Texas Sex Offender Registration: A Life-long Consequence of Many Convictions

In June of this year, the national conference of RSOL met in Dallas. RSOL stands for Reform Sex Offender Laws, and the participants from across the country were there to push for changes in sex offender registry laws which they argue do not make the public safer while at the same time imposing burdens on offenders who have served their time but can’t move on with their lives because of the stigma of being on the registry.

In Texas, almost 80,000 people are on the state’s sex offender registry. When the registry first started out, it was designed and focused on child predators. After 9-year-old Jessica Lunsford of Florida was sexually assaulted and killed by a sex offender, Texas was one of many states that began enacting sweeping “Jessica’s Laws” that generally included mandatory minimum sentences and prohibiting sex offenders from living with 2,000 feet of schools and playgrounds. Texas, however, started its sex offender registration program in 1991.

Offenses Requiring Registration on the Sex Offender Registry

Over the years the number of offenses that required registration on Texas’ sex offender registry has grown and now includes a “reportable conviction or adjudication” on a large number of charges. A “reportable conviction or adjudication” means a conviction or adjudication, including an adjudication of delinquent conduct or a deferred adjudication’ that, regardless of the pendency of an appeal, was for any of the crimes listed in Article 62.001(5) of the Texas Code of Criminal Procedure. Crimes that require registration pursuant to that section include:

  • Continuous sexual abuse of a young child or children
  • Indecency with a child
  • Sexual assault
  • Aggravated sexual assault
  • Prohibited sexual conduct
  • Compelling prostitution
  • Possession or promotion of child pornography
  • Aggravated kidnapping (if committed with intent to violate or abuse the victim sexually)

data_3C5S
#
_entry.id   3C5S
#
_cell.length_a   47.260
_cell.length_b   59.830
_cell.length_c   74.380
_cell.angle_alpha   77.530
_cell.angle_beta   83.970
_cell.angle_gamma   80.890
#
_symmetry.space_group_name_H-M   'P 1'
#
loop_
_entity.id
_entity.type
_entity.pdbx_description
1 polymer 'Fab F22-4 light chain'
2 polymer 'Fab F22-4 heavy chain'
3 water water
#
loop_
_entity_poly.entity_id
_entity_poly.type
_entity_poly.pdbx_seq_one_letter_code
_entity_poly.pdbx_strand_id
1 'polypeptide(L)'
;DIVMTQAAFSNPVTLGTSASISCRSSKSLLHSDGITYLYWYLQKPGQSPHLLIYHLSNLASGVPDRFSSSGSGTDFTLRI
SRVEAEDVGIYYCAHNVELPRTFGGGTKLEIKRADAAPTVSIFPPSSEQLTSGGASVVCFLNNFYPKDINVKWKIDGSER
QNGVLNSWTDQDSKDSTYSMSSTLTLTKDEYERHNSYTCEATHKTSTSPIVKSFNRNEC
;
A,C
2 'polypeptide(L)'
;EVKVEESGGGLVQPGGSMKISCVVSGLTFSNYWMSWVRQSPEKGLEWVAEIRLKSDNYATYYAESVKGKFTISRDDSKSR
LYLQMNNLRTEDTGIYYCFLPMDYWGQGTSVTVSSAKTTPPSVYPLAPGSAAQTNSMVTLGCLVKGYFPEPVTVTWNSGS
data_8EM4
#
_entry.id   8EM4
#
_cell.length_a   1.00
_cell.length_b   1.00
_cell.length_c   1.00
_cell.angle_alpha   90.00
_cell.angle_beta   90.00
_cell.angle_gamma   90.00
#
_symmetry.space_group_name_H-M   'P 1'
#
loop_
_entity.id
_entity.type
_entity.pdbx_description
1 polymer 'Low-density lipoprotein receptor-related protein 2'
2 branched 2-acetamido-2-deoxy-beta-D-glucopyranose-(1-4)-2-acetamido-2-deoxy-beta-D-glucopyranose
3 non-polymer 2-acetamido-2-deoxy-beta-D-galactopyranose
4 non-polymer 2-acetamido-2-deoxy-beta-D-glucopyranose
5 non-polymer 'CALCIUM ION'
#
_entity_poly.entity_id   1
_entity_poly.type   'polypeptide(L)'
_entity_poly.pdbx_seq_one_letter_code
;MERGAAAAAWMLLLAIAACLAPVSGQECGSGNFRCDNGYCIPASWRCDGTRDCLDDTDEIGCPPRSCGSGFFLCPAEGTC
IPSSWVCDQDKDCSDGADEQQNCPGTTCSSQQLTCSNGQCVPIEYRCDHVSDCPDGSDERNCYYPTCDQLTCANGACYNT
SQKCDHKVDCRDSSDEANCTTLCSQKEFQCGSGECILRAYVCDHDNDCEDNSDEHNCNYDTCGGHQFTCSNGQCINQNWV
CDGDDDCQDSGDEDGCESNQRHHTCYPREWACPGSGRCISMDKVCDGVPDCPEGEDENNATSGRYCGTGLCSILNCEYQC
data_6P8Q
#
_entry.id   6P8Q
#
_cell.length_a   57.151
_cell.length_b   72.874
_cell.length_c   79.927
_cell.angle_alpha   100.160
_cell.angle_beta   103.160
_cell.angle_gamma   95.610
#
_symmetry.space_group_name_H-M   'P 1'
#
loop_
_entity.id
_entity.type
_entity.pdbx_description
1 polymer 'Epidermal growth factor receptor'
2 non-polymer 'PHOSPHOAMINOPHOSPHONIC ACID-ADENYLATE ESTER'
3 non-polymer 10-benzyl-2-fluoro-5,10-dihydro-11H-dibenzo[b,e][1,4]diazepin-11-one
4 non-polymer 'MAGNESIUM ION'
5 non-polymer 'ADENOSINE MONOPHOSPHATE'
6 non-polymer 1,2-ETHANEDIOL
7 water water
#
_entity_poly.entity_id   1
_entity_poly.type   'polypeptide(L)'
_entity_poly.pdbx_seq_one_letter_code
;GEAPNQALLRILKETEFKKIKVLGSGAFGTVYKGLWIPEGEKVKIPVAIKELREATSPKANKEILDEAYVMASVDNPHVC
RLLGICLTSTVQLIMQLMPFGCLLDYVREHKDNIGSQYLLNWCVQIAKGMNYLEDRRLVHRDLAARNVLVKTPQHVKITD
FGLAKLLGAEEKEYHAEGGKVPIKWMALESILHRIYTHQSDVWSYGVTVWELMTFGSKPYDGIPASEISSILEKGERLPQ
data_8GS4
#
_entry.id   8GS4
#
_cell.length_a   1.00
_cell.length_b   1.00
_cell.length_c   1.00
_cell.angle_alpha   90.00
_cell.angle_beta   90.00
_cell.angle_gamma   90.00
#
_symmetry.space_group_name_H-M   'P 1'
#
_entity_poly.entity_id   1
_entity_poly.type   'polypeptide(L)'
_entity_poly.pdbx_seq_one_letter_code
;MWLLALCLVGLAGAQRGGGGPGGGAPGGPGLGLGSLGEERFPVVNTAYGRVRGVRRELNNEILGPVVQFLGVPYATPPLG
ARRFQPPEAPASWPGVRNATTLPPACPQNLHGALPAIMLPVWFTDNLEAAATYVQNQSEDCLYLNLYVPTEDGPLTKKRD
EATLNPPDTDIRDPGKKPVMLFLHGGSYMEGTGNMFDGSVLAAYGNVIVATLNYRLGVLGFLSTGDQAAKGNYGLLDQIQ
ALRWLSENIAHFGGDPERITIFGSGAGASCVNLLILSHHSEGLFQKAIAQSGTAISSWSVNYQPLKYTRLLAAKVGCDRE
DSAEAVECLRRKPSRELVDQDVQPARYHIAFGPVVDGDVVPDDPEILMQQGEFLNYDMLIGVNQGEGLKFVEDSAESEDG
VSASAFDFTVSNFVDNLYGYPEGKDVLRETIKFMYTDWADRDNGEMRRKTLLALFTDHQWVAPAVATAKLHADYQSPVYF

• Burglary (if committed with intent to engage in a sex crime such as those listed above)
  • Solicitation to engage in prohibited sexual conduct
  • Online solicitation of a minor
  • Human trafficking
  • Indecent exposure (2nd violation)

Deregistration

State law requires released sex offenders to register within seven days of leaving prison. In 2005, the Texas legislature passed a law that allows certain sex offenders who are determined to no longer be a threat to public safety to request early termination of their registration requirement and removal from the registry. However, the requirements to qualify for deregistration are extremely stringent; deregistration is only available for certain offenses, is not available for anyone who has committed more than a single offense, and requires the successful completion of a sex offender treatment program, among other requirements.

Being listed on the registry can be devastating, including exclusion from employment opportunities, restrictions on where they one live, and the overall stigma and isolation of being a known and publicly reported sex offender. Almost more than prison time, registration can be the consequence that has the largest, longest, and most profound impact on someone’s ability to resume their life. If you have questions about registration requirements or your eligibility to have your name removed from the registry, please give me a call.

Mark Diaz – Experienced Houston/Galveston Criminal Defense Lawyer

When you have been charged with a crime, you need an experienced lawyer who focuses exclusively on defending criminal cases and who will aggressively protect your rights. Throughout my career, I have successfully handled every type of criminal defense case. More importantly, criminal defense is the only thing I do. I have witnessed firsthand how a criminal charge can negatively impact every area of a person’s life. As a lawyer, I consider it a privilege to help people during this stressful time in their lives. Call me today at (409) 515-6170 for a free consultation to discuss your case.